c. What pattern of forgiveness did Jesus leave us in His own life? 1 Peter 2:23; Luke 23:34. How do we often fail in this regard?
“We shall need to have the love of Christ, that we may not cherish an unforgiving spirit. Let us not think that unless those who have injured us confess their wrongs, we are justified in withholding from them our forgiveness. We should not accumulate our grievances, holding them to our hearts until the one we think guilty has humbled his heart by repentance and confession. . . . However sorely they may have wounded us, we are not to cherish our grievances and sympathize with ourselves over our injuries, but as we hope to be pardoned for our offenses against God, so must we pardon those who have done evil to us.”—Sons and Daughters of God, p. 144.
4. THE CONDITION OF RECEIVING FORGIVENESS
a. What principle of forgiveness does Jesus present in the prayer He taught His disciples? Matthew 6:12, 14, 15. How only can we truthfully pray this prayer?
“A great blessing is here asked upon conditions. We ourselves state these conditions. We ask that the mercy of God toward us may be measured by the mercy which we extend to others. Christ declares that this is the rule by which the Lord will deal with us: ‘If ye forgive men their trespasses, your heavenly Father will also forgive you: but if ye forgive not men their trespasses, neither will your Father forgive your trespasses’ (Matthew 6:14, 15). Wonderful terms! but how little are they understood or heeded. One of the most common sins, and one that is attended with most pernicious results, is the indulgence of an unforgiving spirit. How many will cherish animosity or revenge and then bow before God and ask to be forgiven as they forgive. Surely they can have no true sense of the import of this prayer or they would not dare take it upon their lips. We are dependent upon the pardoning mercy of God every day and every hour; how then can we cherish bitterness and malice toward our fellow sinners!”—God’s Amazing Grace, p. 328.
b. What can we expect if we manifest an unforgiving spirit toward others, and why? Matthew 6:15; 18:34, 35.
“We are not forgiven because we forgive, but as we forgive. The ground of all forgiveness is found in the unmerited love of God, but by our attitude toward others we show whether we have made that love our own. Wherefore Christ says, ‘With what judgment ye judge, ye shall be judged; and with what measure ye mete, it shall be measured to you again’ (Matthew 7:2).”—Christ’s Object Lessons, p. 251.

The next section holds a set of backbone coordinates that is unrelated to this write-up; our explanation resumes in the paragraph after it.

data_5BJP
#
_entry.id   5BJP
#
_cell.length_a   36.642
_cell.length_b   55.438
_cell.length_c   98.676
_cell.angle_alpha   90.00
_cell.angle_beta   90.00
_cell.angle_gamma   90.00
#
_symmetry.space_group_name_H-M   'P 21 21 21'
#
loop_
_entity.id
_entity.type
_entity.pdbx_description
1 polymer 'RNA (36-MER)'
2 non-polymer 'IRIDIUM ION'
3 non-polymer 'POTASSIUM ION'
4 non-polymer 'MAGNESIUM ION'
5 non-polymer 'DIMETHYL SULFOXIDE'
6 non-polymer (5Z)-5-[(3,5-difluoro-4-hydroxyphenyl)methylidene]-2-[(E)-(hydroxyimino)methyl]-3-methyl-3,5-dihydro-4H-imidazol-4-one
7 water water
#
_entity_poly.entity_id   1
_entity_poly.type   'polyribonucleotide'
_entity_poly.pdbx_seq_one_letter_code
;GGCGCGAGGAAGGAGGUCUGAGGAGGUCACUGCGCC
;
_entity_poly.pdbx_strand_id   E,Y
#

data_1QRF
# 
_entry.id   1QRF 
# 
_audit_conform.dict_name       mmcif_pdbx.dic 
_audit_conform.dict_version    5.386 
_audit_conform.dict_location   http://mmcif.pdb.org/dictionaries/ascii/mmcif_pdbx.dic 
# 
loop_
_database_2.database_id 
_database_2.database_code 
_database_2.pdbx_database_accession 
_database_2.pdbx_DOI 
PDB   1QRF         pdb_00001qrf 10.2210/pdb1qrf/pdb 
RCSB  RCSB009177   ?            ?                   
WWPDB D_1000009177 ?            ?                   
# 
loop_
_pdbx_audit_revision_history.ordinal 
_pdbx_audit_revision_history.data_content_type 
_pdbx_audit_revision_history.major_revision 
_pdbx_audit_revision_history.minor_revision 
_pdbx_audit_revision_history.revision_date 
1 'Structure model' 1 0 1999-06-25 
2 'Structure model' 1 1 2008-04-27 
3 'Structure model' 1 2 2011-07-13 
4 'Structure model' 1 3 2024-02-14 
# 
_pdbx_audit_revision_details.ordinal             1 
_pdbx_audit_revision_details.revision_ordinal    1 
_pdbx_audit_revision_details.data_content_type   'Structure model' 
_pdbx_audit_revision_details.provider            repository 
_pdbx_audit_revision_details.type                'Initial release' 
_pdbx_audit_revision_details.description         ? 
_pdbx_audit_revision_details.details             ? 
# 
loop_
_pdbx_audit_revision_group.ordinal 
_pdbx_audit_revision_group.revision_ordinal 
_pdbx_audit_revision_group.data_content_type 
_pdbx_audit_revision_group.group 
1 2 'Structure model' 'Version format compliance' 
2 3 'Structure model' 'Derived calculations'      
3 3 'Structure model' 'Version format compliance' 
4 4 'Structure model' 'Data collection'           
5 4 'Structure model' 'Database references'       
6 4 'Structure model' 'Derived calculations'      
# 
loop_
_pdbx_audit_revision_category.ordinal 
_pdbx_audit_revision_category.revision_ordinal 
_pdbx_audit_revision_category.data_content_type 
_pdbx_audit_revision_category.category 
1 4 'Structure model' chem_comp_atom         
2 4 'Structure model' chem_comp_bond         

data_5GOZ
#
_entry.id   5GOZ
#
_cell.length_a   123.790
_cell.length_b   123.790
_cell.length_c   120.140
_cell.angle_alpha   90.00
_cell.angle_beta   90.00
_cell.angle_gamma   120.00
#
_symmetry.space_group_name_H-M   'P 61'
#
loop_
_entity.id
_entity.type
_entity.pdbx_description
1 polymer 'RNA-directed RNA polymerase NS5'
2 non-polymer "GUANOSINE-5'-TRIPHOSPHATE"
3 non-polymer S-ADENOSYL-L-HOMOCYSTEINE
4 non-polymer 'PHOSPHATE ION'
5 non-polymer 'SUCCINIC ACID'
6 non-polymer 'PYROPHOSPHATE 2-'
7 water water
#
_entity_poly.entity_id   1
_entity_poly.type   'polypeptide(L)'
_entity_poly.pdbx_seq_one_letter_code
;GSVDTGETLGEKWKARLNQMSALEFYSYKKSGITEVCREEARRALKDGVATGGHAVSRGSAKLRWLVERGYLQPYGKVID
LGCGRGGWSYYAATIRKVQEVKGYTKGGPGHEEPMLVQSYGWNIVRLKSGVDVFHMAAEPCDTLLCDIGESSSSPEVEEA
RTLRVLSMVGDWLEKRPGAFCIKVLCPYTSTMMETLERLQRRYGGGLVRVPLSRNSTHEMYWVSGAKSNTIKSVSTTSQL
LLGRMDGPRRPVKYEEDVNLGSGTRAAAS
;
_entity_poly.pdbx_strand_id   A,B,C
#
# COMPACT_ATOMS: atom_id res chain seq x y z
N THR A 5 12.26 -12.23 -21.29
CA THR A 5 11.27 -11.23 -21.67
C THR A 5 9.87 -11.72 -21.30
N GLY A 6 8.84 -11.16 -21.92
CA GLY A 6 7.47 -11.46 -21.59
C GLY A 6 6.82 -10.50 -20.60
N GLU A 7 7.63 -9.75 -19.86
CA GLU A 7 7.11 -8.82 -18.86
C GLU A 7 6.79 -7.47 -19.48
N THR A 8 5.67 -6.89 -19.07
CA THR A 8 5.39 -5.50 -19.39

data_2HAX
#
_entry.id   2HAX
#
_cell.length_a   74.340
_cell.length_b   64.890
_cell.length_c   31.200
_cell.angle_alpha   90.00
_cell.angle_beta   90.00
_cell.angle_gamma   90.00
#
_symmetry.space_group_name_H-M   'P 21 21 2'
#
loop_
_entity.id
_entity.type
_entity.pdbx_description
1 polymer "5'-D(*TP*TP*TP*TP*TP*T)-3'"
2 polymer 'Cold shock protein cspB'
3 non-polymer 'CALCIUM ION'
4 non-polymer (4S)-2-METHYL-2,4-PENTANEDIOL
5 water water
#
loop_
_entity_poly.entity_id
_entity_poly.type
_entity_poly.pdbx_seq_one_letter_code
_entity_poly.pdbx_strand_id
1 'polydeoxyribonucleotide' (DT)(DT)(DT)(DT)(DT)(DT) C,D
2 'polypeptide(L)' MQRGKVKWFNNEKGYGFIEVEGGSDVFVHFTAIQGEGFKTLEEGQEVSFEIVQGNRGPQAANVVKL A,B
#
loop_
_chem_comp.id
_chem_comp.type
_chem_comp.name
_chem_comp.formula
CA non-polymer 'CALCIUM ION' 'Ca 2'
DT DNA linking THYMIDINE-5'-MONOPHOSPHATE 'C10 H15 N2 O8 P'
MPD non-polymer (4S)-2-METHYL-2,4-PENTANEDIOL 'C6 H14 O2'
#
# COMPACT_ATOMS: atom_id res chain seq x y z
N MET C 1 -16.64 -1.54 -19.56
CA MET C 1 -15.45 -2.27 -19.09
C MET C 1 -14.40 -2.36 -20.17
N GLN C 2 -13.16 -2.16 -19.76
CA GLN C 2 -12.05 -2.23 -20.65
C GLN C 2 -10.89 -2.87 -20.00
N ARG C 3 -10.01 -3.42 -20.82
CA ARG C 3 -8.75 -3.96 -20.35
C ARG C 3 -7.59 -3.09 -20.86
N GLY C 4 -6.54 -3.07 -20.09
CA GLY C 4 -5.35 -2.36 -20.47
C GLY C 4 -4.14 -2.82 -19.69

c. How can we show others true forgiveness? Ephesians 4:32.
“Let the tenderness and mercy that Jesus has revealed in His own precious life be an example to us of the manner in which we should treat our fellow beings.”—My Life Today, p. 235.
5. LOVE INSPIRES FORGIVENESS
a. What exchange did Christ make in our behalf? 1 Peter 3:18.
“Christ was treated as we deserve, that we might be treated as He deserves. He was condemned for our sins, in which He had no share, that we might be justified by His righteousness, in which we had no share. He suffered the death which was ours, that we might receive the life which was His. ‘With His stripes we are healed’ (Isaiah 53:5).”—The Desire of Ages, p. 25.
b. What does He ask us to give in return? John 13:34.
“Often have you needed the forgiveness of Jesus. You have been constantly dependent upon His compassion and love. Yet have you not failed to manifest toward others the spirit which Christ has exercised toward you? Have you felt a burden for the one whom you saw venturing into forbidden paths? Have you kindly admonished him? Have you wept for him and prayed with him and for him? Have you shown by words of tenderness and kindly acts that you love him and desire to save him?”—Testimonies, vol. 5, p. 610.
PERSONAL REVIEW QUESTIONS
1. What should be our attitude when our brother or sister injures us several times and then say they are sorry? Why?
2. What must we learn to bear with in others? If we fail to bear with our brothers and sisters, what does this say about ourselves?
3. If those who have injured us do not confess what they have done, what should we do? Why?
4. What do we lack when we fail to forgive others?
5. How can we show the compassion and forgiveness of Christ toward those who have gone astray?